Feder: Let me ask you this. You’re bringing up some point that is, of course, extremely profound and is, in a way, the answer to this problem. To spend time with your children and show them respect and care and sympathy. But, you know, cows, dogs, mice take care of their children without having to be told. Why does such a wonderful creation as a human being need to be instructed in this?
Jacobson: Maybe this is one of the reasons why so many people envy animal bliss. Well, barring the option of becoming a cow or a mouse or a chicken, I think that the challenge of free will in life offers us a great gift, and like every great gift, there’s another side to it, which is a great risk for pain.
Human beings, and without getting into the philosophical side of it, were blessed with something that cows don’t have, which is, to choose to do this or to choose not to do this.
Feder: That’s a blessing?
Jacobson: Yes. You know why? Because when you do it, and you choose to do it, it really means something. When a cow does it, a cow really had no other option. And with all due respect to cows – I hope there aren’t any listening to this show – they are basically playing out a pre-programmed script, which is beautiful. As a matter of fact, the Talmud says that if we didn’t have the laws in the Torah, we would learn modesty from cats, and we would learn ethics from other animals.
So animals have much to teach us on how to behave, but they can’t teach us one thing, which is to choose to do so.
I’ll pose this question, what would be wrong if the child remains in his parents’ home and is always provided for by the parent? As a matter of fact, the parent does everything for the child, walks for them, talks for them, like a child in its mother’s womb. It’s protected. It doesn’t have to go search for its own food or nourishment. It can’t be hurt as easily.
Birth is actually quite a difficult, traumatic transition. Now you suddenly have to look for your own food so there’s the potential for famine, illness, lack of protection. But that is what life’s gift is. It’s the gift of birth which is a gift that, to put it in Divine terms, that G-d blessed us with life, with the ability to choose, and when you choose, it’s yours, and you made a real difference.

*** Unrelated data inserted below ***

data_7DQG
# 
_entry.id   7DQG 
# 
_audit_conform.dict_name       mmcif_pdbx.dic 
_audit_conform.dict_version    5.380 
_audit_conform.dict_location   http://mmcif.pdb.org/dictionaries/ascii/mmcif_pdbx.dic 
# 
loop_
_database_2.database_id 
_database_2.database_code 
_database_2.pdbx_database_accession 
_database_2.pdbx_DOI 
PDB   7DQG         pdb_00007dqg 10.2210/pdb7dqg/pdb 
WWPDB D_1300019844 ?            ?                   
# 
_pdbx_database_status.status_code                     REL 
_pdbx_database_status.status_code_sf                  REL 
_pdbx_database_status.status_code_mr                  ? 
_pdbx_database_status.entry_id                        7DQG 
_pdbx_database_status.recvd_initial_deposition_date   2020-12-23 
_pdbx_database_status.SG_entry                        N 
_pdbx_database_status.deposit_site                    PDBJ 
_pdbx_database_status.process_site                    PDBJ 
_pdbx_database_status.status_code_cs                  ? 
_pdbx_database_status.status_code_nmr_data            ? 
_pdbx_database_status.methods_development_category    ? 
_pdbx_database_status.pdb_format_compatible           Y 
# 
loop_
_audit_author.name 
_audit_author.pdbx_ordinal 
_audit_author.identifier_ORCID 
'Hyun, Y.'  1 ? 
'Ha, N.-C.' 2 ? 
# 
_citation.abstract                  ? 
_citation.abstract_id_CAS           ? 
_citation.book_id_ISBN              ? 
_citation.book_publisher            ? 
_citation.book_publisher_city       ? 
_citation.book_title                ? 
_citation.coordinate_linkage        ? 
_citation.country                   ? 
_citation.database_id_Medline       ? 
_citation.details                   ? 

Inherent in that, unfortunately, is also the ability to not choose, or of choosing in the opposite direction. Is it worth it? I cannot make that statement. Only G-d can tell us if it’s worth it. And obviously, by blessing us with life, He told us that it’s worth it. With all the pain, G-d is saying that no matter how painful it is for Me and for you to see tragedies like this happen, it would be more painful if I took away your free will.
Feder: Let’s bring this down to earth here. Truly, let’s make this practical. Let’s say right now you were out there in this community, in Littleton, Colorado, and there are people suffering unbearable grief. And this relates to the show we did two weeks ago about pain and suffering, the pain and suffering of innocence.
Let’s say you’re out there now. What would you be doing, what would you be saying? How would you talk to people who are responsible? Who are responsible for leading and educating their children in a professional way? What would you say to them? What would you look for out there? How would you try to influence them?
Jacobson: Well, there’s a short term and a long term, but most of this show is dedicated to the long term preventive overall perspective on education, attitudes between parents and children, but the short term can’t be neglected.
In the short term you’re dealing with an unbelievable amount of pain and if I were there, which I’d rather not be, because it’s so overwhelming, you need to do nothing more than just console and hold the hands and cry together with the people who have suffered so.
To get up now, and have an academic analysis of the problem with the people who are suffering, I don’t think would be at all appropriate. Right now you have to cry with them, share the pain, and in some way we believe that that somehow soothes and relieves someone of it. That’s the first and foremost thing if I were there.
Independent of that, if you can sit in a room with educators or with professionals there to help to just get through it, I think that this is perfect time to make a crisis call to educators both there and across the country, to talk about how you infuse some type of real deep meaning (if you’re afraid of the word spiritual, don’t use the word spiritual) in children’s lives and education in some way that is both experienced in school and spills over into the home and vice versa, and you use this as a catalyst for addressing, in very specific ways, how do we infuse our education with that element, and make this not as a short-term solution to what happened in Colorado but as an overall perspective.